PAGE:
Interplanetary Trajectory
October 6,1997-June 25, 2004

"A bizarre and insane-sounding scheme"

On October 6, 1997, NASA plans launch its experimental nuclear-powered Cassini space probe on a 7-year trip to Saturn. Carrying 72.3 pounds of plutonium 238, Cassini is 10 blast off aboard a Titan IV rocket from Cape Canaveral Florida. The satellite will go first to Venus, fly around it two times, then hurtle back toward Earth in what NASA calls a "flyby." Utilizing the Earth's gravity for the special "sling-shot" maneuver, the craft with be shot into deep space. Cassini will be traveling at 42,300 miles per hour as it catapult past Earth, only 312 miles above the surface.

NASA has a record of past radiation accidents, with no need for the experiment and safe power available, Cassini is absurd.

Cassini's Tentative Schedule:

Cancel Cassini !

Help Stop NASA's "Plutonium Roulette"

On October 6, 1997, the National Aeronautical and Space Administration, NASA, intends to launch from the Cape Canaveral Air Force Station in Florida its Cassini space probe carrying 72.3 lbs. of deadly plutonium-238. The Plutonium is to generate electricity for Cassini's onboard electrical instruments during it's lengthy voyage to Saturn.

In what Seattle journalist Geov Parrish calls "plutonium roulette" and "a bizarre and insane-sounding scheme,"

NASA has chosen to power Cassini with plutonium, rather than use available power systems. NASA is rushing its Cassini mission to Saturn when a five-year postponement would allow for a safe solar-powered mission.

The Cassini Mission

The $3.4 billion Cassini Space Probe is a joint project of NASA, the European Space Agency, and the Italian space Agency.

A malfunction within the Earth's atmosphere could cause the "most toxic chemical known to science" to "shower down with a tremendous tragedy for the people of Earth," according to City University of New York nuclear physics professor Dr. Michio Kaku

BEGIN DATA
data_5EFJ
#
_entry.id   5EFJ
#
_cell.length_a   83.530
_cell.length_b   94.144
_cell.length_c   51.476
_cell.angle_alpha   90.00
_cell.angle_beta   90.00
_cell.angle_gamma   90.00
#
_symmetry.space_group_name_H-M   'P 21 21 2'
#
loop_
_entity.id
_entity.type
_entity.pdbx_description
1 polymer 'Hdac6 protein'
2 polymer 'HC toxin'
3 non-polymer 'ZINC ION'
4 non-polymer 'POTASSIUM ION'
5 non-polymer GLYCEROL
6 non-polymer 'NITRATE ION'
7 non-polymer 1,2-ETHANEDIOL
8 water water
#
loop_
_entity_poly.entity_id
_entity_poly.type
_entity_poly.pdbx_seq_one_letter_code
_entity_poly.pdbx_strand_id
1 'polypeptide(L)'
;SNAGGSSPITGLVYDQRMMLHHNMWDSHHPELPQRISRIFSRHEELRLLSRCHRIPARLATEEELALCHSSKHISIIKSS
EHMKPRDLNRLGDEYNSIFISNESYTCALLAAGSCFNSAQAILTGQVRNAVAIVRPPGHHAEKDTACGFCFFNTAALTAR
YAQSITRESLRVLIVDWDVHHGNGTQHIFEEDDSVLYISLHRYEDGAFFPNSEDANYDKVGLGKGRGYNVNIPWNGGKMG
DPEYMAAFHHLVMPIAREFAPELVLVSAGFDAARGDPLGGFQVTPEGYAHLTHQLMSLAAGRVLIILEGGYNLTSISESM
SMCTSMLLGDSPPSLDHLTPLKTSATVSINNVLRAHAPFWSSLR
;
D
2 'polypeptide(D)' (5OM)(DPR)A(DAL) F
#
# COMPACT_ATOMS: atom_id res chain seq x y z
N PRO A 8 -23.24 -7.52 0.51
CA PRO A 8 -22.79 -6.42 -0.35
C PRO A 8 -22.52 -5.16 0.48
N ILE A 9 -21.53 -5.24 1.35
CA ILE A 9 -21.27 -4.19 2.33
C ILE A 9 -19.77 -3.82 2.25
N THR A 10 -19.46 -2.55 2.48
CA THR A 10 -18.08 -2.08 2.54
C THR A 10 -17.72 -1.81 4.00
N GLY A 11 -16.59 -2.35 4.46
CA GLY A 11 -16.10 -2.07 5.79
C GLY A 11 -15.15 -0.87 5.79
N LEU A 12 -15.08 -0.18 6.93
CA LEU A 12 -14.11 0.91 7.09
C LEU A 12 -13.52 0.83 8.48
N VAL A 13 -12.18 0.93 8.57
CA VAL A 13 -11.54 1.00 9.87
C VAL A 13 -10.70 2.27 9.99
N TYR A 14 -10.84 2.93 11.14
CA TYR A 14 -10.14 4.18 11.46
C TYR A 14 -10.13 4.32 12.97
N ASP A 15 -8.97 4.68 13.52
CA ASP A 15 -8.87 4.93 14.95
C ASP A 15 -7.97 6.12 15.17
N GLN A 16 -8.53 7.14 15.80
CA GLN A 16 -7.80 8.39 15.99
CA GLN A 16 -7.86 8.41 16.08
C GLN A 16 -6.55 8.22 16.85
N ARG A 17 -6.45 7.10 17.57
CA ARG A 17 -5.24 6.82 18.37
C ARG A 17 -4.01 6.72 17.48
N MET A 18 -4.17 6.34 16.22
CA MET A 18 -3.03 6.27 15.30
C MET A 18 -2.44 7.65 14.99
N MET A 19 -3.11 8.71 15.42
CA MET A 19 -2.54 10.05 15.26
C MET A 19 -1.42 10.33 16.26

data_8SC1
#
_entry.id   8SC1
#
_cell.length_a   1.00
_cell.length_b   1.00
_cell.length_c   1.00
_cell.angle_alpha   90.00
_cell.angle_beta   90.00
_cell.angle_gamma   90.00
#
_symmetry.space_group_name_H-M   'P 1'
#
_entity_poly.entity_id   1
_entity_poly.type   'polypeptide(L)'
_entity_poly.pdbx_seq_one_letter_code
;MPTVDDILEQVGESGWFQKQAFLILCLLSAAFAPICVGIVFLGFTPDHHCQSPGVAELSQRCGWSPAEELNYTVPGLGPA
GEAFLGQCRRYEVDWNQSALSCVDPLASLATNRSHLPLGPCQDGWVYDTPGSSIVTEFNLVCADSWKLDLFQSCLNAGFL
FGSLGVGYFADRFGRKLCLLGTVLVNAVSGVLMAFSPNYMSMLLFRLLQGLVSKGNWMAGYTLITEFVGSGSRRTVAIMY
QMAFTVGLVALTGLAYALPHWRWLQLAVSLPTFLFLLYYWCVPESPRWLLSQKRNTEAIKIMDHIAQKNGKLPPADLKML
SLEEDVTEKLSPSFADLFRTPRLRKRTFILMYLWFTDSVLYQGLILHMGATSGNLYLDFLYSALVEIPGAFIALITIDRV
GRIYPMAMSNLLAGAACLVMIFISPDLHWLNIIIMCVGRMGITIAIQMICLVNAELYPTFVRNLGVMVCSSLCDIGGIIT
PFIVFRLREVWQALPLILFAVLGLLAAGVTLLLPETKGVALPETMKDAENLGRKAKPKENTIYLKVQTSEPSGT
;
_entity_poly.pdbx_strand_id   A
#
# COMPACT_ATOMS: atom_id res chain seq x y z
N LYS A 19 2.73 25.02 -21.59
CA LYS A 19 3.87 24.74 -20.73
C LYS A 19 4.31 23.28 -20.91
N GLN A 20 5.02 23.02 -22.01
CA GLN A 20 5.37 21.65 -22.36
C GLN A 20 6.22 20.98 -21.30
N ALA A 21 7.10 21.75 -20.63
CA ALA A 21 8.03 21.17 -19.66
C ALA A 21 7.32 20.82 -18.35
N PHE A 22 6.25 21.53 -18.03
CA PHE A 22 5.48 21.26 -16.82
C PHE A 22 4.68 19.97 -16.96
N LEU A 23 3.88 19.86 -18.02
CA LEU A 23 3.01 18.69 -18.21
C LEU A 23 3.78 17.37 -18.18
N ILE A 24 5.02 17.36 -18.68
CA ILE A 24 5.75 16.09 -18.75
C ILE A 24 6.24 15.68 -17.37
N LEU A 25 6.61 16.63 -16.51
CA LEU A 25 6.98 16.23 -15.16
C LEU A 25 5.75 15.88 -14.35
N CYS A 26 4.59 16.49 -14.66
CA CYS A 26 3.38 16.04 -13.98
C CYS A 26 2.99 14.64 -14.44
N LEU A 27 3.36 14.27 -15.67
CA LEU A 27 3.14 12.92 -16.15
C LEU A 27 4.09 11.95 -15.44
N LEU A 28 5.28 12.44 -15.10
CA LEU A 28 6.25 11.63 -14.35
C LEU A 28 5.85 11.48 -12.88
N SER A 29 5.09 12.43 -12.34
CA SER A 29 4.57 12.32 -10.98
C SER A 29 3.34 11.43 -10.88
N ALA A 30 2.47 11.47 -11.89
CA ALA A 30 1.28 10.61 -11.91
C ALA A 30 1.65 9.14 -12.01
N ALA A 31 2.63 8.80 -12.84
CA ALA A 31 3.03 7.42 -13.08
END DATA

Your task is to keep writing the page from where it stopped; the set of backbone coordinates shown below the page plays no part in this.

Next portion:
NASA itself in its June 1995 Final Environmental Impact Statement for Cassini that, "In the unlikely event that a [Cassini] inadvertent reentry occurred, approximately five billion of the estimated seven to eight billion world population at the time of the swingbys [sic] could receive 99% or more of the radiation exposure." (2) NASA guesses that perhaps 2,300 could suffer health effects as a result. (3) Inhaled plutonium particles can cause lung cancer, leukemia, liver cancer and bone cancer. Ingested particles can cause intestinal cancer and particles on an open wound eventually can cause bone cancer.

The space agency says that the odds of a disaster are "less than one in a million." However, Dr. Kaku says, "Those numbers are a scientific fraud." (4) Before the space shuttle Challenger explosion, NASA had estimated the risk of a catastrophic space shuttle launch failure as 1 in 100,000; after the accident, NASA's estimate was revised to 1 in 76.

Cassini's plutonium "radioisotope thermoelectric generators," (RTGs) pose a risk of spreading cancer both at launch time, and later when it flies back around the Earth in the "slingshot" or flyby maneuver being planned by NASA:


1) "Stop using Plutonium in Space," Global Response, G.R. No. 3, 1997, Boulder, CO. (303) 444-0306,;

2) Final Environmental Impact statement for the Cassini Mission, NASA, June, 1995, p. 4-76;

3) David Chandler, "Hot Spot": Mars 96 failure renews concern about plutonium carrying spacecraft," The Boston Globe , Dec. 9, 1996;

4) Ibid., n. 3;

5) Ibid., n. 1;

6) Ibid., n. 1;

7) Dr. Karl Grossman, "Nuclear menace in Outer Space," commentary, The Baltimore Sun, Dec. 8, 1996;

8) Marilyn Meyer, Risks of plutonium launch debate," Florida Today, May 21, 1995;

9) Ibid., n. 8;

10) European Space Agency, "New Solar Cells with record efficeincy," Press Information Note, No. 07-94, Noordwijk, Netherlands, April 29, 1004;

11) Just Peace, newspaper of the Florida Coalition for Peace and Justice, Vol. 15, No.1, p.6;

12) Press release, June 25, 1997, Florida Coalition for Peace And Justice;

13) Geov Parrish, "How NASA could doom life on Earth this October, Eat the State!, Seattle WA, June 17, 1997;

14) "Self-destructive Rocket," The New York Times, January 18, 1997, p. A7;

15) Ibid., n. 3

16) "Lab contamination rises: Alamos cites NASA project," (AP), The Denver Post, July 30, 1996.

See also: Dr. Karl Grossman, "Risking the World: Nuclear Proliferation in Space," Covert Action Quarterly, Summer, 1996.

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